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    Author(s): Ebba Peterson; Jennifer Parke; Sarah Navarro
    Date: 2020
    Source: Proceedings of the seventh sudden oak death science and management symposium: healthy plants in a world with <em>Phytophthora</em>. Gen. Tech. Rep. PSW-GTR-268
    Publication Series: General Technical Report (GTR)
    Station: Pacific Southwest Research Station
    PDF: Download Publication  (323.0 KB)


    The 2015 detection of the Phytophthora ramorum EU1 lineage in Oregon forests poses a new threat to sudden oak death management in Curry County. EU1 may be more aggressive and spread at a faster rate than has been observed for NA1 over the 17 years it has been managed in Oregon forests. EU1 may also infect some hosts, notably conifers, at a greater frequency. To assess any additional risk posed by EU1, we performed field surveys assessing the distribution and frequency of understory infection surrounding SOD-infested trees. We also conducted laboratory assays testing for epidemiologically relevant differences between Curry County NA1 and EU1 isolates.

    To determine if the EU1-infested sites were larger upon detection, or if EU1 was infecting hosts at a greater rate, we established transects 20 m uphill, downhill and perpendicular to a confirmed, SOD-infected tanoak tree presumed to be the primary inoculum source contributing to understory infection at a site (7 sites per lineage). In 5 m2 blocks we recorded the presence of understory hosts and collected samples for plating in selective media to confirm infection by P. ramorum. Recovery of P. ramorum from understory vegetation declined with distance from the primary source of inoculum in both EU1 and NA1 sites. EU1 sites were the same size as NA1 sites upon detection, having similar disease incidence at a given distance from the site center (Wilcoxon rank-sum test; p = 0.38). Tanoak was abundant and was the most commonly infected host at both NA1 and EU1 sites. There was no difference between the recovery rates of either lineage for all hosts (Pearson’s test for independence at α = 0.05). P. ramorum was not recovered from conifers.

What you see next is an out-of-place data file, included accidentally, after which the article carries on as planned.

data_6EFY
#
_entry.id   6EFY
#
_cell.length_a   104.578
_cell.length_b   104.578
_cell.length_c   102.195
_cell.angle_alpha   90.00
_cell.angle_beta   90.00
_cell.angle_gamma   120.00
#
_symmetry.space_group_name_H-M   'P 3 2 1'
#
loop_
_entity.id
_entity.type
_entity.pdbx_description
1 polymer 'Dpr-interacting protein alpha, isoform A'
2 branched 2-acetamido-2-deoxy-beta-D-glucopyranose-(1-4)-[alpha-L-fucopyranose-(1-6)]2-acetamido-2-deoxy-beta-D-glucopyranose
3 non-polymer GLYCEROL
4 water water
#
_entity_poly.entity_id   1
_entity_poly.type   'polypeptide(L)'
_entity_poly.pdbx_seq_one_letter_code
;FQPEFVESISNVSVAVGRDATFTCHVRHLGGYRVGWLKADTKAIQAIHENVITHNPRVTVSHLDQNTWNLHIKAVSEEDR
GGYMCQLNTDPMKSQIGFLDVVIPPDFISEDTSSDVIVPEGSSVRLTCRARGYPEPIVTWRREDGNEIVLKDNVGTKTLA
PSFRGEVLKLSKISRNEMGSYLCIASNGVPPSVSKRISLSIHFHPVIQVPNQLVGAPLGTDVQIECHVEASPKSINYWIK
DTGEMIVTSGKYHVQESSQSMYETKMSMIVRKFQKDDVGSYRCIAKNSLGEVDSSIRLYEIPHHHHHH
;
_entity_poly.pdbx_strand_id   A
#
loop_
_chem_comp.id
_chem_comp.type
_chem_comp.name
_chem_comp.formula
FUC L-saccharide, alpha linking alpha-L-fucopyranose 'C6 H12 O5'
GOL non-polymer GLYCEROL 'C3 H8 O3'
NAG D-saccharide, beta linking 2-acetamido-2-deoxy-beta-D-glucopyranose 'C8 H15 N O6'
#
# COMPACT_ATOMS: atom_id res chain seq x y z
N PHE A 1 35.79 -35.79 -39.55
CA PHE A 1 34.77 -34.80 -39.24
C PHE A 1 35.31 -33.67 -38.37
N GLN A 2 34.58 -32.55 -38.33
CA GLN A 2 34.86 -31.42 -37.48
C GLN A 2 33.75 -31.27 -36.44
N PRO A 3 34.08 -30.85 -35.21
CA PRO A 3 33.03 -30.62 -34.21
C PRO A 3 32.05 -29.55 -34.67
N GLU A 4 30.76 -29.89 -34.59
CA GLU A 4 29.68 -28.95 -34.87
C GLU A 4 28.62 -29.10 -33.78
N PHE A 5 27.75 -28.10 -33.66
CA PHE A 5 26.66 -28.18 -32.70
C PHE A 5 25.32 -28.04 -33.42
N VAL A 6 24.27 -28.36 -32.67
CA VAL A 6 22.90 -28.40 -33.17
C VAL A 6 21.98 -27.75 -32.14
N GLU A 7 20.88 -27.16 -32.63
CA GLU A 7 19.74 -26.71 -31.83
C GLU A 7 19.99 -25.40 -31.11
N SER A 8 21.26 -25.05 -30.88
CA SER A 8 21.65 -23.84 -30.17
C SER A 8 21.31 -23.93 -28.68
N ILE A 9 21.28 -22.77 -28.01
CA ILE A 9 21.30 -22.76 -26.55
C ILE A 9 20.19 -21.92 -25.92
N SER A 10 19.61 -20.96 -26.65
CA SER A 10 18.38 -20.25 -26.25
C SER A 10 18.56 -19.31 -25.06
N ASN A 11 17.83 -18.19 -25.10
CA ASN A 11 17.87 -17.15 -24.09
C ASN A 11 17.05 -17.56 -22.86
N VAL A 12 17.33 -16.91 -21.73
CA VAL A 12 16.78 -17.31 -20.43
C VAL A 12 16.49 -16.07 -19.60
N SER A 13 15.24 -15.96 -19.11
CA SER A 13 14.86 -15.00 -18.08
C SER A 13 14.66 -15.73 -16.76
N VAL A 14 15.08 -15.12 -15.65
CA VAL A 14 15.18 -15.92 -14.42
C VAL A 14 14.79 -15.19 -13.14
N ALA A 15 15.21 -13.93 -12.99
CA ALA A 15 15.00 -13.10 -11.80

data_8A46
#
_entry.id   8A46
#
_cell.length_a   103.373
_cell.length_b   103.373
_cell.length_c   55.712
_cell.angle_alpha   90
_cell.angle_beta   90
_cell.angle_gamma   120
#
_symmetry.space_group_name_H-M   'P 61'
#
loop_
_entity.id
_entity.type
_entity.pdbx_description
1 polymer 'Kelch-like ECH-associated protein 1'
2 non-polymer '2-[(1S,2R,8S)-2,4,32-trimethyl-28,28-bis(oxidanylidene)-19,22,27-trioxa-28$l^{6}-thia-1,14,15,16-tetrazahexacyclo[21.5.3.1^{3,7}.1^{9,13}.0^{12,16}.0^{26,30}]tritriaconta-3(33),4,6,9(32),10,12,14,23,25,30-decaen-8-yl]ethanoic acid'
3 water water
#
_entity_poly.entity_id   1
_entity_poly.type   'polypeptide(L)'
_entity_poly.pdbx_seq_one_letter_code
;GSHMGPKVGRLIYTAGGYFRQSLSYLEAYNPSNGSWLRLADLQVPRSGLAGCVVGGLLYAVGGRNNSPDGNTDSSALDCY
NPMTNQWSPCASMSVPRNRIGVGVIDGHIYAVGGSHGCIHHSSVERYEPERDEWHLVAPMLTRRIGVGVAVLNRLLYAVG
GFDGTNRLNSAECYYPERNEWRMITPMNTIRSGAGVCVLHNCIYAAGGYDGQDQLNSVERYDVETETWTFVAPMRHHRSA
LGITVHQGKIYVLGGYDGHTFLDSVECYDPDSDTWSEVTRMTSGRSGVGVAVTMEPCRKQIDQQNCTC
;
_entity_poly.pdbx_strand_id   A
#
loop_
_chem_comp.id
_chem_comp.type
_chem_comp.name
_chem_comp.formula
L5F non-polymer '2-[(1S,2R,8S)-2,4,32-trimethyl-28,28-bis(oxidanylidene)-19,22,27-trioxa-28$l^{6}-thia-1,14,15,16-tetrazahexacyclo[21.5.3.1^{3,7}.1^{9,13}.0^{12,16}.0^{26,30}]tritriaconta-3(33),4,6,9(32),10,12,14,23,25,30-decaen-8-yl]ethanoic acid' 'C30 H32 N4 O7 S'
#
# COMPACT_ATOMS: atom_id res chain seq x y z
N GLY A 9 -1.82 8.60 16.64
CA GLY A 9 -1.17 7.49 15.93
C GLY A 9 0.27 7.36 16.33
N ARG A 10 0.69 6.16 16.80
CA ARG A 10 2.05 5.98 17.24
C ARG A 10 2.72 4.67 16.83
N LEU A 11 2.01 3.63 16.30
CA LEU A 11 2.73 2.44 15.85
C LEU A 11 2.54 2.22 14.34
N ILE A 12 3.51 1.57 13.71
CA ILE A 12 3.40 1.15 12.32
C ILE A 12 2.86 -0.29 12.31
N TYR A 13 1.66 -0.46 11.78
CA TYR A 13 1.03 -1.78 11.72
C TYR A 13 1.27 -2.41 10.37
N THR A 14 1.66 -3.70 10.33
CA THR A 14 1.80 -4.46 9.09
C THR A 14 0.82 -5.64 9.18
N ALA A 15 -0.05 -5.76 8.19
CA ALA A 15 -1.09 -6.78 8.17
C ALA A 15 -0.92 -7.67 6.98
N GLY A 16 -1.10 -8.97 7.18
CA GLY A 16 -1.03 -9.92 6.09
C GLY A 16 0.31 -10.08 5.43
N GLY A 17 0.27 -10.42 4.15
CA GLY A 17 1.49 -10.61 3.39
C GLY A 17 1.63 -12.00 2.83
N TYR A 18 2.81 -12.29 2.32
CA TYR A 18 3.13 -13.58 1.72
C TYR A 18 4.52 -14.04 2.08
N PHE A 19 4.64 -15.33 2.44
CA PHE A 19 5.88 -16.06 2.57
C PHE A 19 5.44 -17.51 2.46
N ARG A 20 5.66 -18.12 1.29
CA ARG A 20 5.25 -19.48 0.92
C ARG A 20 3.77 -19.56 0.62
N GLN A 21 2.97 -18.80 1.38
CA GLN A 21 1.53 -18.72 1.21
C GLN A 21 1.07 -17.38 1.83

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    Peterson, Ebba; Parke, Jennifer; Navarro, Sarah. 2020. Comparative epidemiology of NA1 and EU1 Phytophthora ramorum isolates From Curry County, OR. In: Frankel, Susan J.; Alexander, Janice M., tech. cords. Proceedings of the seventh sudden oak death science and management symposium: healthy plants in a world with Phytophthora. Gen. Tech. Rep. PSW-GTR-268. Albany, CA: U.S. Department of Agriculture, Forest Service, Pacific Southwest Research Station: 94-95.

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